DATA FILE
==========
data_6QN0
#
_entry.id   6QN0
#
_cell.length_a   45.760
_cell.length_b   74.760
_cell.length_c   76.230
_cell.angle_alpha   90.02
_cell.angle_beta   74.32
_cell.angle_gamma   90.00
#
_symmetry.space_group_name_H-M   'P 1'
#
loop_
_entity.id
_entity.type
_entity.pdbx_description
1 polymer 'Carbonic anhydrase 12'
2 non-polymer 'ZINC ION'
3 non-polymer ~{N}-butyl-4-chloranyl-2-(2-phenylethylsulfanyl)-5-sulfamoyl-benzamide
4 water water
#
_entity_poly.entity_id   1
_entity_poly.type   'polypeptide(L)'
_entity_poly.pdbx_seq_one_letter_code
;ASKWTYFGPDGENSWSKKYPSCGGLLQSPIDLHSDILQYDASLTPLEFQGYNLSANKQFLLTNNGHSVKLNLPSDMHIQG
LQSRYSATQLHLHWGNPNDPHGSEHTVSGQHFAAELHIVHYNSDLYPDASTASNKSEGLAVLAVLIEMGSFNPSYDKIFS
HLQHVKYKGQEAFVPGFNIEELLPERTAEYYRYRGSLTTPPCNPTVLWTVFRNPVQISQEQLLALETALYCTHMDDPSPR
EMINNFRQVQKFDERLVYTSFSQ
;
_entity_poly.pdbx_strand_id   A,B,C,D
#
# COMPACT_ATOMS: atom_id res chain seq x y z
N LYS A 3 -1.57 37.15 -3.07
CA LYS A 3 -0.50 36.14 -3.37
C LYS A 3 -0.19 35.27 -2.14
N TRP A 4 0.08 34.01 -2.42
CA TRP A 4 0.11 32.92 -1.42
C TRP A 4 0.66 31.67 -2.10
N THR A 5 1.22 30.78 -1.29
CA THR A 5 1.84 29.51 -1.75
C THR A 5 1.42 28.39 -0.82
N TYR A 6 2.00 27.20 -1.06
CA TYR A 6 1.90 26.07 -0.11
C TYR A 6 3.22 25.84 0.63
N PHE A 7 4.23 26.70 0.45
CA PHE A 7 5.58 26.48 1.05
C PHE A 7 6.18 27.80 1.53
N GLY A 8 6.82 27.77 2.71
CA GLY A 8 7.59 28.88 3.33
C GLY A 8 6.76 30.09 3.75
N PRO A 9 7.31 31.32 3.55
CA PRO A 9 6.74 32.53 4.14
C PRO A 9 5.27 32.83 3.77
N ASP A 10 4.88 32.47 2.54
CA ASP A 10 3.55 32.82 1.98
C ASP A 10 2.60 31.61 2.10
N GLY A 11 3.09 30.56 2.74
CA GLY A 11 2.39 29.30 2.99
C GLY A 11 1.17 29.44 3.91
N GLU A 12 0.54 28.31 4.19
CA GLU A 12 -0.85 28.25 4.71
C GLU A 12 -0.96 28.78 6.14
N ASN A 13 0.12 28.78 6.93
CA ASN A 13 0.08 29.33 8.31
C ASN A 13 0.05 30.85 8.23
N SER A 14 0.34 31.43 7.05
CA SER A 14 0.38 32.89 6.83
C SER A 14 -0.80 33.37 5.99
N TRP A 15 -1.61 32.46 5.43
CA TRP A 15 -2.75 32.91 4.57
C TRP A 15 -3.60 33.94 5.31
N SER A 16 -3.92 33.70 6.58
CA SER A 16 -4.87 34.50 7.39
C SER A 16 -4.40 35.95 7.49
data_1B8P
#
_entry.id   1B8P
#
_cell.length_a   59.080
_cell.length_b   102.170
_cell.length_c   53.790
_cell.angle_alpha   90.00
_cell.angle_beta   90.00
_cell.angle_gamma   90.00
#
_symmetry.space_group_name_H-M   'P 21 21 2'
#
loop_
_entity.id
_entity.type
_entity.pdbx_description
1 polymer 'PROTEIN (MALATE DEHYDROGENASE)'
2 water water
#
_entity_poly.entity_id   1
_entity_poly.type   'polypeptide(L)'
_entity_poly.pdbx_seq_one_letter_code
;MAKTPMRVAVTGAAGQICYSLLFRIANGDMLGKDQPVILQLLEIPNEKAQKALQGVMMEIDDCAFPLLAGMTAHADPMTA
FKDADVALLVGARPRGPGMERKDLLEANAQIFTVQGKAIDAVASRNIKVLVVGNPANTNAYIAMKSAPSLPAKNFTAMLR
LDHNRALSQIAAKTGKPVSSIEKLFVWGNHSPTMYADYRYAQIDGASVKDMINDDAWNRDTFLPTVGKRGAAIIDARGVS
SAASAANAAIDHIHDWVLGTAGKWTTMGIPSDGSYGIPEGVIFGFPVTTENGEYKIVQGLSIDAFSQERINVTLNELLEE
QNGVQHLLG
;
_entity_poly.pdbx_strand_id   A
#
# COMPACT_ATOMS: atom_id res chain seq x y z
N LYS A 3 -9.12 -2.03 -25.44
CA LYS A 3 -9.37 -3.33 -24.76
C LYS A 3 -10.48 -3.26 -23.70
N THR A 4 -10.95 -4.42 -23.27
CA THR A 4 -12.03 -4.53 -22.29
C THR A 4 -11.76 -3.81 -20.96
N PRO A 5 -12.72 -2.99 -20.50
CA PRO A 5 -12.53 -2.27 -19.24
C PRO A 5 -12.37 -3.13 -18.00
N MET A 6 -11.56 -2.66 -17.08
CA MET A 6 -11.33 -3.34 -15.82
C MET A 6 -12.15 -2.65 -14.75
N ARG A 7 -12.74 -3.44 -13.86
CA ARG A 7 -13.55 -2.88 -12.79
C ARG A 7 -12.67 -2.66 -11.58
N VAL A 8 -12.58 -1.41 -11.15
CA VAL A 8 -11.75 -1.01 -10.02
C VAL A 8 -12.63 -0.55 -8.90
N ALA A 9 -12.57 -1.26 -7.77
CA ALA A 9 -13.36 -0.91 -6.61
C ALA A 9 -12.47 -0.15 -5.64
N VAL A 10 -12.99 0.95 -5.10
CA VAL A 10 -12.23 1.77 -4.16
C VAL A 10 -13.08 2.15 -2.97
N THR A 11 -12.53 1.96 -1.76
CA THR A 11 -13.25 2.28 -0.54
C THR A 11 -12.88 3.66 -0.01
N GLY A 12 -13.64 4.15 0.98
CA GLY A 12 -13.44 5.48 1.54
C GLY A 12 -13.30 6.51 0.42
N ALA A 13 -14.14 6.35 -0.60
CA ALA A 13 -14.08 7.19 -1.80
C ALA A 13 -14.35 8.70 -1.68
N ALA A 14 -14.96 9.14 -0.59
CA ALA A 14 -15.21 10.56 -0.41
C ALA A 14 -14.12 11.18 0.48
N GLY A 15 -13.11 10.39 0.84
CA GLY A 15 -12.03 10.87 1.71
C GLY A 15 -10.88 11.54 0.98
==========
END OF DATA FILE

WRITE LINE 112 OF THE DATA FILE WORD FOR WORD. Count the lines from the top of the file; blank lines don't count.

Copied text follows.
CA THR A 4 -12.03 -4.53 -22.29